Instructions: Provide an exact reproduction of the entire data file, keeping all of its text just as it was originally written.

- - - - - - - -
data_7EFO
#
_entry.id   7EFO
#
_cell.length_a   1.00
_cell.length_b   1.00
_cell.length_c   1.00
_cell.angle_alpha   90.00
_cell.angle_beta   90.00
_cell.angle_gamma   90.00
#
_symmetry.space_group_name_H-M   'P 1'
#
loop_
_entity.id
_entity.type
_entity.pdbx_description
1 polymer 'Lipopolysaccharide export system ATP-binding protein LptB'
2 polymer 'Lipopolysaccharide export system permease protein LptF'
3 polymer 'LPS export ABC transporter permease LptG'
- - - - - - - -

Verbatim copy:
data_7EFO
#
_entry.id   7EFO
#
_cell.length_a   1.00
_cell.length_b   1.00
_cell.length_c   1.00
_cell.angle_alpha   90.00
_cell.angle_beta   90.00
_cell.angle_gamma   90.00
#
_symmetry.space_group_name_H-M   'P 1'
#
loop_
_entity.id
_entity.type
_entity.pdbx_description
1 polymer 'Lipopolysaccharide export system ATP-binding protein LptB'
2 polymer 'Lipopolysaccharide export system permease protein LptF'
3 polymer 'LPS export ABC transporter permease LptG'